Wills

A valid Will provides you with peace of mind that you have done all you can to ensure that your assets be distributed in the way that you want them to be following your death.

The Will provides you with the opportunity to appoint those you wish to administer your estate (executors) and allows you to direct where your assets and belongings go. If you have minor children (under 18) it also provides you the opportunity to nominate a guardian to care for your children.

It is important to keep your Will up to date. This is especially important when there is a change of circumstances in your life such as marriage or divorce, or the death of a beneficiary or executor appointed in your previous Will. It is beneficial to have a look that your existing Will still suits your purposes, every 3 -5 year to avoid any future problems.

General and/or Enduring Power of Attorney

A General Power of Attorney is a formal written document in which you authorise another person to represent you in certain circumstances. It relates to your financial affairs only, and not lifestyle or medical decisions. This allows the person you appoint (your Attorney) to deal with your financial affairs (for example, to buy and sell things on your behalf, to operate your bank account if you are overseas or ill), however it does not apply if you are mentally incapacitated.

An Enduring Power of Attorney is a legal document that allows you to choose a person to make legal and financial decisions for you and to sign other legal documents on your behalf. This is generally used when a person becomes mentally or physically incapacitated, but it must be prepared and signed before that person becomes incapacitated.

Advance Care Directives

On 1 July 2014, the new Advance Care Directives came into effect pursuant to the Advance Care Directives Act (SA) 2013 which replaces the Enduring Powers of Guardianship, Medical Powers of Attorney and Anticipatory Directions. You can now use one single form, called the Advance Care Directive to write down your wishes in terms of your future health care, where you’d like to live, and other personal matters. Your Advance Care Directive comes into effect during any period of impaired decision-making capacity, whether temporary or permanent.

The Advance Care Directive form also allows you to appoint someone called a ‘Substitute Decision Maker’ to make decisions on your behalf, provided the Substitute Decision Maker follows the instructions set out in your Advance Care Directive form.

If you already have a valid Enduring Power of Guardianship or Medical Power of Attorney, those documents will continue to have legal effect. The aim of the Advance Care Directives is to provide you with more rights with respect to your health care and personal wishes, therefore if you feel that your existing Enduring Power of Guardianship or Medical Power of Attorney do not reflect your wishes with sufficient detail, you may think about making an Advance Care Directive.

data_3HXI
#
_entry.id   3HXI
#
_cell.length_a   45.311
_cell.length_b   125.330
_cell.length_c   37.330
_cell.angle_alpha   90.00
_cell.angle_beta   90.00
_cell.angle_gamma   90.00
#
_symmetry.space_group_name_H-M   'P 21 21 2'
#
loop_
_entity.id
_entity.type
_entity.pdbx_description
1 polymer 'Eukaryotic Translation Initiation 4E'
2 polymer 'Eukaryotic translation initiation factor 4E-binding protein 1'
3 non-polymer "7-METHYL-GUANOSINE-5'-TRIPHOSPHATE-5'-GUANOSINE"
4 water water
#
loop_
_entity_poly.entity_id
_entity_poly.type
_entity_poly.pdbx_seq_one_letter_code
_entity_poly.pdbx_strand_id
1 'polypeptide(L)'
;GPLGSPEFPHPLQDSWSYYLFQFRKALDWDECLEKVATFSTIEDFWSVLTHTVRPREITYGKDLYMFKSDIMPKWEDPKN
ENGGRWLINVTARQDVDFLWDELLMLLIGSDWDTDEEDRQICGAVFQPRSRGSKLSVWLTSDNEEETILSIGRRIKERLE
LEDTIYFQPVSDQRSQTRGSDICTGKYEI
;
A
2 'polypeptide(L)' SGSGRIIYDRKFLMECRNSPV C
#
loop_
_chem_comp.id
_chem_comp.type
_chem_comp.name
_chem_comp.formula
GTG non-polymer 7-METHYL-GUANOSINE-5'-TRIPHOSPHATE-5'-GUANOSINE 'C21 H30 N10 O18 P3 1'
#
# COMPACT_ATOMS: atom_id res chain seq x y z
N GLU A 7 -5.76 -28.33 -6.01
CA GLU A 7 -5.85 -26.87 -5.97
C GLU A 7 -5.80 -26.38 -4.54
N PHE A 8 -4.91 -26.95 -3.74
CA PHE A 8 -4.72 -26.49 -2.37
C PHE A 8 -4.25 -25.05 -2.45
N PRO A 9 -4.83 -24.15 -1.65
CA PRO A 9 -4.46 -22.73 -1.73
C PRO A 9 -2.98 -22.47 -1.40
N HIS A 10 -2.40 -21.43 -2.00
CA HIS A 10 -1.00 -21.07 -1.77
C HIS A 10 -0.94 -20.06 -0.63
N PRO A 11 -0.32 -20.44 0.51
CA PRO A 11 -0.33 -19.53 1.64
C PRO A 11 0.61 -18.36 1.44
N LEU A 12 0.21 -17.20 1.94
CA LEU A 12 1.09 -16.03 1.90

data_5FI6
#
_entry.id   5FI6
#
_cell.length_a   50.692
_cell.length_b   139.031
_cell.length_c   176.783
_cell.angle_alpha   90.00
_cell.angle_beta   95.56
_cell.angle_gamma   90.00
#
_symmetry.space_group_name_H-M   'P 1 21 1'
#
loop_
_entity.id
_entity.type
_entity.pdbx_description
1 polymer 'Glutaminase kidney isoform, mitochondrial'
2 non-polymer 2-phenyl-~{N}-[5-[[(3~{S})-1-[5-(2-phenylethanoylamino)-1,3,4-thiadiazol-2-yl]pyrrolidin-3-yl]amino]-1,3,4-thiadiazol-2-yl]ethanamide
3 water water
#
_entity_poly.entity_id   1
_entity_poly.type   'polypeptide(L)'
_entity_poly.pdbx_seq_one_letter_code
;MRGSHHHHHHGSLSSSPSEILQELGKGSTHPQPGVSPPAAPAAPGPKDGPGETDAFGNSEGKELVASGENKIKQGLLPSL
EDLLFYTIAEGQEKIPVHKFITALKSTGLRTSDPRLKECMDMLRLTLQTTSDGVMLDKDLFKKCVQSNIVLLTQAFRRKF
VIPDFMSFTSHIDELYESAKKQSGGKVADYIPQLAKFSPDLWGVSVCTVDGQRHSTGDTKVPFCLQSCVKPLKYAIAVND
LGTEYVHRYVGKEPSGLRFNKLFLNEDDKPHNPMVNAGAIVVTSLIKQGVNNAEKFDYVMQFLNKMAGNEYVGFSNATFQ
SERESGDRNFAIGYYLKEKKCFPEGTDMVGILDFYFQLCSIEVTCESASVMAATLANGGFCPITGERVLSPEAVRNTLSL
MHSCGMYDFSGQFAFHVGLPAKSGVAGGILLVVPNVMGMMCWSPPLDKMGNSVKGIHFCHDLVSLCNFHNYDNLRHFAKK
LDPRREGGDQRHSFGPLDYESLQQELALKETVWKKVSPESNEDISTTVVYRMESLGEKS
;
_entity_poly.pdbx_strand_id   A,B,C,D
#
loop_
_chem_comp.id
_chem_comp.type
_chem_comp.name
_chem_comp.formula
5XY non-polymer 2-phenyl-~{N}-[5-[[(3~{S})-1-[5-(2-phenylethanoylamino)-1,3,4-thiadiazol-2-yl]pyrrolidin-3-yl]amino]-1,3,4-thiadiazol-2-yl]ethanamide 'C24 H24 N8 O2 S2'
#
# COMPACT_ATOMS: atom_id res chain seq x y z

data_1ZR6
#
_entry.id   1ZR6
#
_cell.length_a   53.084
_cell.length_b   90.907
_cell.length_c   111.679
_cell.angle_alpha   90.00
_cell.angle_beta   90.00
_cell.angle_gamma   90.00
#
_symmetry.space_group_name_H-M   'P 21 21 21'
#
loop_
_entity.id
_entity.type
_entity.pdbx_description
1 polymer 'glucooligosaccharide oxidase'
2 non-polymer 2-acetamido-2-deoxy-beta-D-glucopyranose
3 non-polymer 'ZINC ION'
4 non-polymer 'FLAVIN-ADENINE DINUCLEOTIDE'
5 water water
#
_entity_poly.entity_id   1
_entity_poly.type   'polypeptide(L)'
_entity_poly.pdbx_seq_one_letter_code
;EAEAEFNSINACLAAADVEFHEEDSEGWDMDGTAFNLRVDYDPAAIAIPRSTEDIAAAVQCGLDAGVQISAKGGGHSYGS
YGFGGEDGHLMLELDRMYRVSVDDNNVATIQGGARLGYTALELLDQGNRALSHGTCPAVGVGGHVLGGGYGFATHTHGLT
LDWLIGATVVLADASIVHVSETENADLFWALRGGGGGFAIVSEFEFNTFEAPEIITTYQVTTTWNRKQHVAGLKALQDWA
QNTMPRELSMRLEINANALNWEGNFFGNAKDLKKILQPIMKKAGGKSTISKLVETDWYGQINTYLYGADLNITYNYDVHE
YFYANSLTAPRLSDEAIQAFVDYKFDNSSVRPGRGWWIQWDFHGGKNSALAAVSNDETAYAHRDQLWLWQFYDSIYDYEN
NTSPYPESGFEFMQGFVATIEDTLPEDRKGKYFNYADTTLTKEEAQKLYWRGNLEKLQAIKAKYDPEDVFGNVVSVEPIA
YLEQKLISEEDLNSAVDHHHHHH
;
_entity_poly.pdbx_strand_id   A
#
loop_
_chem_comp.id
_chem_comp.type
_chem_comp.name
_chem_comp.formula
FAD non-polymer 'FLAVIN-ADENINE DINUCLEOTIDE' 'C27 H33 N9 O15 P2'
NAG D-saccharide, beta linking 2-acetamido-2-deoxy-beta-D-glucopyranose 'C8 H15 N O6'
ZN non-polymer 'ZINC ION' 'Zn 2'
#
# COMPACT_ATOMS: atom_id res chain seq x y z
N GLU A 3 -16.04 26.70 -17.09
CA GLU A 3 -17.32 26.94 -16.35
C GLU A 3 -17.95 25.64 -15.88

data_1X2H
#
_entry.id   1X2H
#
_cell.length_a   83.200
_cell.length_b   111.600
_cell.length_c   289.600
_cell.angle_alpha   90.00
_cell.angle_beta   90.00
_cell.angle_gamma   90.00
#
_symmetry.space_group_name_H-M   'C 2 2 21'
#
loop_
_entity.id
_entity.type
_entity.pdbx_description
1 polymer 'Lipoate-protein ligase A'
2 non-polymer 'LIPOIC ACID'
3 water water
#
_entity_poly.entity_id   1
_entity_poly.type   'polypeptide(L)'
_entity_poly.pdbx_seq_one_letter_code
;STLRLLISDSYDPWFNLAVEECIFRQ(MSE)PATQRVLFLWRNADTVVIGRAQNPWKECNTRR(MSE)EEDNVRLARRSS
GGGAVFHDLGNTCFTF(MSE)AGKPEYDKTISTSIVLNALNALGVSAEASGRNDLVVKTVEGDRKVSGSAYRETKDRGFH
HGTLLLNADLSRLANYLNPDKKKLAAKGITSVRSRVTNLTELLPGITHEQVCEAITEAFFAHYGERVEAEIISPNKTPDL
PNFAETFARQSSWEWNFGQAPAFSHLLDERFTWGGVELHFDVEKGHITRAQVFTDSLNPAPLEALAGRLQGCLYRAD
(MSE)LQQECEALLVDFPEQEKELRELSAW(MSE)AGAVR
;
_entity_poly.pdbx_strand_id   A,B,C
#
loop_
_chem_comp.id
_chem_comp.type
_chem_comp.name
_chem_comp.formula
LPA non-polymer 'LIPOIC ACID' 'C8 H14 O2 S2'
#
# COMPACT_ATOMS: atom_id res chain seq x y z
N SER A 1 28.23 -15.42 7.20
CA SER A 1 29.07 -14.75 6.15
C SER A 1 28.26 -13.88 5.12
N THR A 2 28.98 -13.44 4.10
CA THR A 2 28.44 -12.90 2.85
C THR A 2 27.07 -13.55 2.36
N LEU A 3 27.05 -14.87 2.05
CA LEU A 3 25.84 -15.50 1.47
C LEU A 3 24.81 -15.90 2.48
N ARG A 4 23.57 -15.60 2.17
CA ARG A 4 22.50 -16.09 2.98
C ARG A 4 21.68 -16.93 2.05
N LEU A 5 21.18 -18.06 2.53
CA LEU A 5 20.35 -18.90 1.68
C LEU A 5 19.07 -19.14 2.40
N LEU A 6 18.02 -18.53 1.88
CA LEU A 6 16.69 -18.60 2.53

Fixed Fees

Please note that all fees quoted are inclusive of GST.

Singles Couples
Will $330 $550
Enduring Power of Attorney (“EPA”) $209 $330
Advance Care Directive (“ACD”) $209 $330
EPA & ACD $352 $550
Will, EPA & ACD $550 $880

*Please note that we offer a discount to pensioners of $30% off of the above listed prices.

**Additional fees may apply for consideration of more complicated arrangements involving existing family discretionary trusts and private companies, specific gifts, multiple charity or not-for-profit donations/gifts or where a testamentary trust is required.

General Information

If you do not have an Enduring Power of Attorney or Advance Care Directive and are unable to make your own decisions due to an accident or illness, then a family member will need to seek authority from the Guardianship Board to make these decisions for you. This may result in a third party (such as the Public Trustee) being appointed to act for you.

Mental Incapacity is defined in the Guardianship and Administration Act (SA) 1993 as:-
“the inability of a person to look after his or her own health, safety or welfare or to manage his or her own affairs, as a result of:- any damage to, or illness, disorder, imperfect or delayed development, impairment or deterioration, of the brain or mind; or any physical illness or condition that renders the person unable to communicate his or her intentions or wishes in any manner whatsoever”.

Should you require assistance in relation to preparation of any of the above-mentioned documents, please contact us to make an appointment time via telephone or email. Prior to your first appointment, please print and complete the Instruction Checklist found in the “Contact Us” section on our website and bring the completed form with you to your appointment.